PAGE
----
Vermont Attorney General William H Sorrell announced today that Vermont and sixteen other states have filed a joint motion to intervene in two whistleblower lawsuits against the drug manufacturer Wyeth. In the motion and accompanying complaint, filed last Friday, the States allege that Wyeth knowingly failed to report certain discounted prices of its drugs as required by laws governing the Medicaid program. As a result, Wyeth allegedly avoided paying hundreds of millions of dollars in rebates owed to state Medicaid programs for its drugs, Protonix Oral and Protonix IV.”Vermont should not be forced to pay a premium price for these important drugs when it is entitled to a discount. By intervening in this case, we are attempting to protect the fiscal integrity of Vermont’s Medicaid program, and the health of the many Vermonters who depend upon it,” said Attorney General Sorrell.Under the Medicaid Drug Rebate Program, drug manufacturers are required to report to the government certain prices they charge their customers, including the “best price” offered for their drugs. They also are required to pay rebates to the state Medicaid programs which are calculated based on the reported discounted prices offered to other customers. Congress created the Medicaid Drug Rebate Program in order to ensure that Medicaid, the nation’s provider of health insurance to the poor and the disabled and one of the largest purchasers of drugs, receives the benefit of the same discounts offered to other large commercial customers in the marketplace.Between 2001 and 2006, Wyeth offered steep discounts to thousands of hospitals nationwide for Protonix Oral and Protonix IV, which are used to suppress stomach acid, under pricing arrangements known as “Protonix Performance Agreements.” These arrangements offered discounted prices based on certain conditions, such as market share or placement on formularies. The States allege that Wyeth was required under the Medicaid Drug Rebate Program to report prices paid by hospitals under this arrangement, and to pass along the benefit of the lower prices to the state Medicaid programs. Wyeth allegedly failed to do so and therefore avoided paying hundreds of millions of dollars to Medicaid in rebates.Vermont’s role in the case, now pending in the United States District Court for Massachusetts, is being handled by the Office of Attorney General’s Medicaid Fraud and Residential Abuse Unit. By intervening in the suits, Vermont seeks damages from Wyeth on behalf of its Medicaid program.Source: Vermont Attorney General. 5.10.2010
Roberts has done well enough to get his team to the World Series for the second time in his three seasons as manager. After leaving ESPN to become the Houston Astros’ bench coach last season – where he collected a World Series ring – Cora has led the Red Sox to the World Series in his first season as manager. And the former teammates will be opposing each other.“First off, he loves the game of baseball,” Roberts said of Cora, his teammate with the Dodgers in 2002-04. “He has a crazy passion for it. Very detail-oriented. Always curious about strategies and the why. His ability to focus as a teammate – to just really be able to focus for three hours – he has that ability. And lastly, he connected people, was a leader, always a leader.“So he checks a lot of boxes. So to see him in this position, no surprise. I couldn’t be more happy for him.”It isn’t surprising that Cora wound up here. During his playing days, Cora was seen as a future manager. But Roberts – not so much, his former teammate said.“I wasn’t sure that he wanted to do the coaching thing,” Cora said. “When he got the job with the Padres (as their first base coach in 2010), I think it was, ‘Okay, that’s cool. Look at DR.’ He lives in San Diego, living the good life over there. Why not work there with the Padres? And little by little you could see it. He became I think the bench coach for them and he did an outstanding job. Fire danger is on Dave Roberts’ mind as Dodgers head to San Francisco “He was always very passionate about the game. But I never thought that’s what he wanted.”Cora recalled Roberts wearing that passion on his sleeve in July 2004. Despite leading the National League West at the time, then-Dodgers GM Paul DePodesta made a series of trade-deadline moves. Roberts was dealt to the Boston Red Sox for a forgettable minor-league outfielder named Henri Stanley.Roberts was crestfallen and broke into tears when talking to his teammates.“I still remember … he was crushed,” Cora said Monday. “That was a good baseball team. And they decided to make a few moves, to say the least. And he was part of it. I remember, I told him, I said, “Hey, man, you’re going to a great city. They have a chance to do something special. You never know.’”Roberts not only was part of something special, he had arguably the signature moment of the Red Sox’s curse-busting World Series run in 2004 – which Cora teased him about Monday.“You never know who is going to step up to the plate or going to be on the mound or going to be playing defense that can be the hero,” Cora said. “Dave Roberts in ’04 – he came here, he stole that base against the Yankees, and the rest is history.“Now he comes here and he makes a lot of money signing autographs. I know he puts ‘The greatest stolen base in the history of the game.’ He makes a lot of money in an hour. Probably he’s making money right now.”The two have kept in touch over the years, Roberts said, particularly when Cora decided to make the move back into the dugout. He interviewed for the manager’s job in Arizona two years ago, a job that went to Torey Lovullo, before joining A.J. Hinch’s coaching staff in Houston.“Last year when he was bench coach and even when he was going through the process of interviewing … (we had) a couple conversations, texts throughout the season,” Roberts said. “I think the biggest thing, and we talked about it, is just being open-minded and being who you are, being true to yourself. He’s a very good communicator, knows the game. But continue to be open-minded to a lot of things.”The fact that Cora and Roberts are the opposing managers in the World Series is a sign of at least some progress in opening minds in Major League Baseball. This is the first time two minority managers have led the two World Series teams.“Yeah, that’s big. That’s big. That’s no small thing right there,” Dodgers outfielder Matt Kemp said. “It just shows how much the game is evolving. It’s just getting better and better. We need more minorities in baseball. It’s something you don’t see a lot.Related Articles “But these are two good guys that had good careers in baseball and their baseball knowledge – there’s a lot of baseball knowledge between those two guys.”The son of an African-American father and a Japanese mother, Roberts is reluctant to make his minority status a topic. A member of MLB’s diversity committee, he did acknowledge the significance of his matchup with Cora, saying “the needle is moving – maybe not as quickly as most people would like.”“I don’t take a whole lot of time in kind of thinking about it,” Roberts said. “But when I do, as in right now, it’s special. … It’s not about myself or Alex. Just to see minorities get opportunities and perform and do well, I think that that gives opportunities for others.“So there’s a responsibility, that I know that Alex shares and I do, to do things the right way and to be good leaders. And so, up to this point, I think we’ve done a pretty good job. But I hope more minorities get opportunities, certainly.” BOSTON — They could have been back in Dodger blue together.“When the interview process took place – actually we talked, we talked about it and he asked me about being part of the coaching staff,” Red Sox manager Alex Cora said, recalling when Dave Roberts was considered for the job as Dodgers manager in November 2015.“I was like, ‘No, I’m good where I’m at right now’ – because of the situation with ESPN, only working 70 days a year and being able to fly back to Puerto Rico. My daughter, she was growing up and I wanted to be part of it.“All of a sudden he shocked the world. Nobody thought he was going to get that job, and he’s done an outstanding job.” Cody Bellinger homer gives Dodgers their first walkoff win of season Dodgers hit seven home runs, sweep Colorado Rockies Dodgers’ Max Muncy trying to work his way out of slow start How Dodgers pitcher Ross Stripling topped the baseball podcast empire Newsroom GuidelinesNews TipsContact UsReport an Error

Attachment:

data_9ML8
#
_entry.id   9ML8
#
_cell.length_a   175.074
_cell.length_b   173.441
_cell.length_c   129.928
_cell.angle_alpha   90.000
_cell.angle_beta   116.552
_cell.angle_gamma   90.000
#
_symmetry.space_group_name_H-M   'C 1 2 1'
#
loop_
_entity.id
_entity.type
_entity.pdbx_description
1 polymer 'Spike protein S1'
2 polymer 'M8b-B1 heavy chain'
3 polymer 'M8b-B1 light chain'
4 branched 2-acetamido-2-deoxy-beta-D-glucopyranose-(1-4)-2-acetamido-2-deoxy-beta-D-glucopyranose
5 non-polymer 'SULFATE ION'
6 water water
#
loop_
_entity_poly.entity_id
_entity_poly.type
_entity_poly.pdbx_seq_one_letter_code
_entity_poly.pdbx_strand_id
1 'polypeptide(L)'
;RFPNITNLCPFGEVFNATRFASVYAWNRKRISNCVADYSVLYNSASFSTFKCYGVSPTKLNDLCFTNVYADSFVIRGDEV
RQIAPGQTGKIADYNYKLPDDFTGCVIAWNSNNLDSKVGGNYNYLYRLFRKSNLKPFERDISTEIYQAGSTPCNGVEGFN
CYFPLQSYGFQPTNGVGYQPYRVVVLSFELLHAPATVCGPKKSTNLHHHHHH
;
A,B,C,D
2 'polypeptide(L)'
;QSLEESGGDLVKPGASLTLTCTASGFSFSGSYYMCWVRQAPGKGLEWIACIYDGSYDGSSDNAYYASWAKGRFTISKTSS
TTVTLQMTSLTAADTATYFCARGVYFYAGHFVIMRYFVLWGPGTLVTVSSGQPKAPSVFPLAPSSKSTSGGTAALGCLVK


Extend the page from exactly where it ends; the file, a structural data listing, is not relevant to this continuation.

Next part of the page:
The special audit into the finances at the University of Guyana (UG) is at a standstill as authorities are yet to figure out who will stand the expense to conduct the probe.Auditor GeneralDeodat SharmaThis is according to Auditor General, Deodat Sharma, who told the Guyana Times that although the payment plan has not yet been finalised, plans are still onboard to have the audit done.“We still got it in plans… we are still waiting to hear but we have not gone in as yet and at the same time also, there is the main issue of who going to pay the fees, we got to really get that clarified. The Education Ministry’s Permanent Secretary had stopped the audit, so if we go ahead, somebody has to pay the fees. Normally, we have got to ensure that somebody acknowledges the payment,” he stated.The Auditor General noted that no ground work has been done as yet while noting that other options to conduct the audit may have to be utilised.Initially, the Audit Office of Guyana had contracted an independent company to conduct the much-needed and highly anticipated audit into UG – in light of allegations of mismanagement of funds.This particular audit was first ordered by the Education Ministry after a request was made by the two workers’ unions at UG to have such an investigation launched. The Ministry was reportedly going to stand the expense associated with the investigation.University of Guyana, Turkeyen CampusShortly after the independent company commenced its work into the matter, the Education Ministry withdrew its request for the audit, with no explanation given. Almost two months ago, AG Sharma has noted that the backlog of years UG did not complete its audited financial statements was a cause for worry.Sharma, whose agency audits Government’s public accounts on an annual basis, explained the importance of having those accounts edited to 2018. He was not convinced about the UG administration’s sincerity in clearing this backlog.The University of Guyana Senior Staff Association (UGSSA) and University of Guyana Workers Union (UGWU) have levelled these accusations, in particular. The Unions had joined forces to question why monies were allocated in previous budgets to entities which do not exist and what became of those funds.They had also demanded answers from the administration on how much money was spent on nonessential events within the last two and half years – which included, but were not limited to, the Law and Society series, the Turkeyen-Tain talks, and the Vice-Chancellor’s installation ceremony.They had argued that while these monies were being spent, the core units of the University, which include faculties and schools, had been informed that no money is available for essential repairs and payment for stationery, among others.In his 2016 Audit Report, Sharma had found that $209 million had been unaccounted for from the University of Guyana’s Science and Technology Support Project, funded by the Government of Guyana (GoG) and the International Development Association (IDA) under Credit Agreement No 4969-GY.However, the University had insisted that the monies were used for infrastructure projects on the campus, including a fibre optic cable to provide students with Wi-Fi.It had also noted that some of the monies were used to renovate the faculty buildings.